Indian Meadows

The Indian Meadows (Tsi ienhontakwáhtha) is a historical area of importance to the Mohawks of Akwesasne as reserved in the 7 Nations of Canada Treaty of 1796. The influx of pollutants in the 1950's contributed to the loss of traditional use of this area and its resources by the Mohawks. The USEPA addresses the role tribal treaty rights play in the evaluation and restoration process and states that traditional ecological knowledge (TEK) is appropriate for consideration at Superfund sites. TEK is defined as the knowledge of and relationship with a particular place over time, thus, the Saint Regis Mohawk Tribe (SRMT) has a vested interest in both assisting in the evaluation of the Grasse River Superfund Site and in the eventual restoring of its traditional grounds.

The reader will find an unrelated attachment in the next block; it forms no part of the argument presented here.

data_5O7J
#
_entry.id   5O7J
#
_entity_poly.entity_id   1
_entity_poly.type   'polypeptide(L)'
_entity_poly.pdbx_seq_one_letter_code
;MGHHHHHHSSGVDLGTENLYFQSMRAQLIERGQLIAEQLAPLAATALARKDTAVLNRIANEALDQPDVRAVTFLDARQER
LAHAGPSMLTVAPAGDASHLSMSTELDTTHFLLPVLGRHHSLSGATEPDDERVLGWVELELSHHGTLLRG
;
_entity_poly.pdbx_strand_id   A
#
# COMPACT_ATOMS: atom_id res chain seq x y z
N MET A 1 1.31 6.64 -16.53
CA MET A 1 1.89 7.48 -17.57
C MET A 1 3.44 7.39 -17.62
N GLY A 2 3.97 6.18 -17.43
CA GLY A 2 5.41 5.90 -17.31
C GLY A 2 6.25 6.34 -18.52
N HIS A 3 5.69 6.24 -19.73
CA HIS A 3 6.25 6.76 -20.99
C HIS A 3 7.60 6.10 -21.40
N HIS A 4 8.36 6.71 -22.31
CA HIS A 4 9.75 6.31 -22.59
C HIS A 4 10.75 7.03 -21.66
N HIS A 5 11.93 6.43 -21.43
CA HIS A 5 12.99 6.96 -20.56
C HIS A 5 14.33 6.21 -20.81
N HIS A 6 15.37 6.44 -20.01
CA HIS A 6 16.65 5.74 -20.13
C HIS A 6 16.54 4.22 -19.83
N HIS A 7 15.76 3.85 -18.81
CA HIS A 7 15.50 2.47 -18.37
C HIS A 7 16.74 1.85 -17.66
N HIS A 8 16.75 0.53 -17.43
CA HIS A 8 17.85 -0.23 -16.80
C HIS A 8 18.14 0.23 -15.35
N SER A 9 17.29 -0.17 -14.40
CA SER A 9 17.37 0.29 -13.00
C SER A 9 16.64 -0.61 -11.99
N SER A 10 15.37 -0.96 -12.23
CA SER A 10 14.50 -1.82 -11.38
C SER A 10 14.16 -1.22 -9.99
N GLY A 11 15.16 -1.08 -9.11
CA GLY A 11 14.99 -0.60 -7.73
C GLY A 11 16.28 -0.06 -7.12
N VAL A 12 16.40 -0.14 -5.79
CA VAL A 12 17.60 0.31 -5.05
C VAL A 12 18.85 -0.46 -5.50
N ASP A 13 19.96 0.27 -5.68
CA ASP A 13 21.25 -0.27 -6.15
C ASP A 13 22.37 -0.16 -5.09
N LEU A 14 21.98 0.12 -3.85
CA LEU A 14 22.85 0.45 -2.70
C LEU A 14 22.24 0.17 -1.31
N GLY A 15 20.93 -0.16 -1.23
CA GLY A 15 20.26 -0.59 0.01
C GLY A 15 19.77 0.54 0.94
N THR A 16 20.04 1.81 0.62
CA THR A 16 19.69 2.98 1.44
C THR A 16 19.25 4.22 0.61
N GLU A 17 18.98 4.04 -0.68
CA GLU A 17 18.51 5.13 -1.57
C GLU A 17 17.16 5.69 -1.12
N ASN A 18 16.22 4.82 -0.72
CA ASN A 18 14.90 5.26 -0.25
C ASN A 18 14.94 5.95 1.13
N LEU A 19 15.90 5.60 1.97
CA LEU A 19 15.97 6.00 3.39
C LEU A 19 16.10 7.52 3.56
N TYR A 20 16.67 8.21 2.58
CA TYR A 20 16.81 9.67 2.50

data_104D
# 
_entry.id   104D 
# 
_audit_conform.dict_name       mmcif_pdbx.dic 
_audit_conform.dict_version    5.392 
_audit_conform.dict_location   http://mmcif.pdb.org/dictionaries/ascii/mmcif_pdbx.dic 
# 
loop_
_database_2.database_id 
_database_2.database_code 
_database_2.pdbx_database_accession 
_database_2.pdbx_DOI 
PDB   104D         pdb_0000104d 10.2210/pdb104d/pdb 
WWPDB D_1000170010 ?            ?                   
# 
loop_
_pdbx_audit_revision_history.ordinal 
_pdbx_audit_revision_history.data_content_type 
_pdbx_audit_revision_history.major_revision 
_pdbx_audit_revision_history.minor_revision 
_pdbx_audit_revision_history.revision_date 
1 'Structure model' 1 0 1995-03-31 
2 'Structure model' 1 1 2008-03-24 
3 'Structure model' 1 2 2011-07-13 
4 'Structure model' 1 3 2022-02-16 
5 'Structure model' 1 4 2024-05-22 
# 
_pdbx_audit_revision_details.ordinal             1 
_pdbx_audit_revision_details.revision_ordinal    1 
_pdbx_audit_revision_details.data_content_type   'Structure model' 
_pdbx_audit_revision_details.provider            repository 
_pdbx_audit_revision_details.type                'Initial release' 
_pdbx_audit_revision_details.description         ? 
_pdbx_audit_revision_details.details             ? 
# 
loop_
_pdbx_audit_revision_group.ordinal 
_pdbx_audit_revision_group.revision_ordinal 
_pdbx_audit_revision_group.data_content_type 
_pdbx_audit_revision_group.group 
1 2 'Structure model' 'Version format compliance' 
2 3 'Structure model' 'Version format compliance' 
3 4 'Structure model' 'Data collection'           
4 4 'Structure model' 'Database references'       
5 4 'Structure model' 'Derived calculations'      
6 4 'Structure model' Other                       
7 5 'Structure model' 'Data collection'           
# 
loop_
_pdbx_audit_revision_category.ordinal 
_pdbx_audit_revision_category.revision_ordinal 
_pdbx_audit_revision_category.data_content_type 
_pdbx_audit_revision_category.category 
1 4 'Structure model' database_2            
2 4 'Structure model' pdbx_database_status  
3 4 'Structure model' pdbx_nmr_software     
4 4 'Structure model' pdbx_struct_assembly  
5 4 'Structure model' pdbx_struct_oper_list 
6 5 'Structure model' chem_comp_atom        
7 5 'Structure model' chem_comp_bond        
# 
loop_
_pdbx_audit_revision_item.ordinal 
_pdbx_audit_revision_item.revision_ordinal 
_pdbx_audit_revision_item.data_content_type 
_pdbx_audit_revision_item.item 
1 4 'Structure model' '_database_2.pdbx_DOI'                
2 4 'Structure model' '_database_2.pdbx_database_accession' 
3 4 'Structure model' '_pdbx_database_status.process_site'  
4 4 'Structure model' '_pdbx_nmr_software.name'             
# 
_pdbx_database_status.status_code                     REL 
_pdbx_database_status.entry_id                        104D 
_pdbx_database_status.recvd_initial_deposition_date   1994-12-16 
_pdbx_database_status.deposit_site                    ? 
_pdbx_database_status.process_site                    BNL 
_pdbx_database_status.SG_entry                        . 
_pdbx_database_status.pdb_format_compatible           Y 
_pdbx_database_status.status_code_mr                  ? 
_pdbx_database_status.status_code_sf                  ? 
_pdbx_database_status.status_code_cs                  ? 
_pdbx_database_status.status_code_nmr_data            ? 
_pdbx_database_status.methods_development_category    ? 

The lower Grasse River was affected by industrial dredging, construction, and effluvia from the early 1900's to the 1950's. Studies undertaken to assess the damage and to describe and document habitat conditions have concentrated heavily on the evaluation of current habitat condition within the riverine system with little attention given to past cultural and historical uses.

Ultimately, the SRMT envisions restored cultural uses and access to harvest and collect in the historic Indian Meadows.

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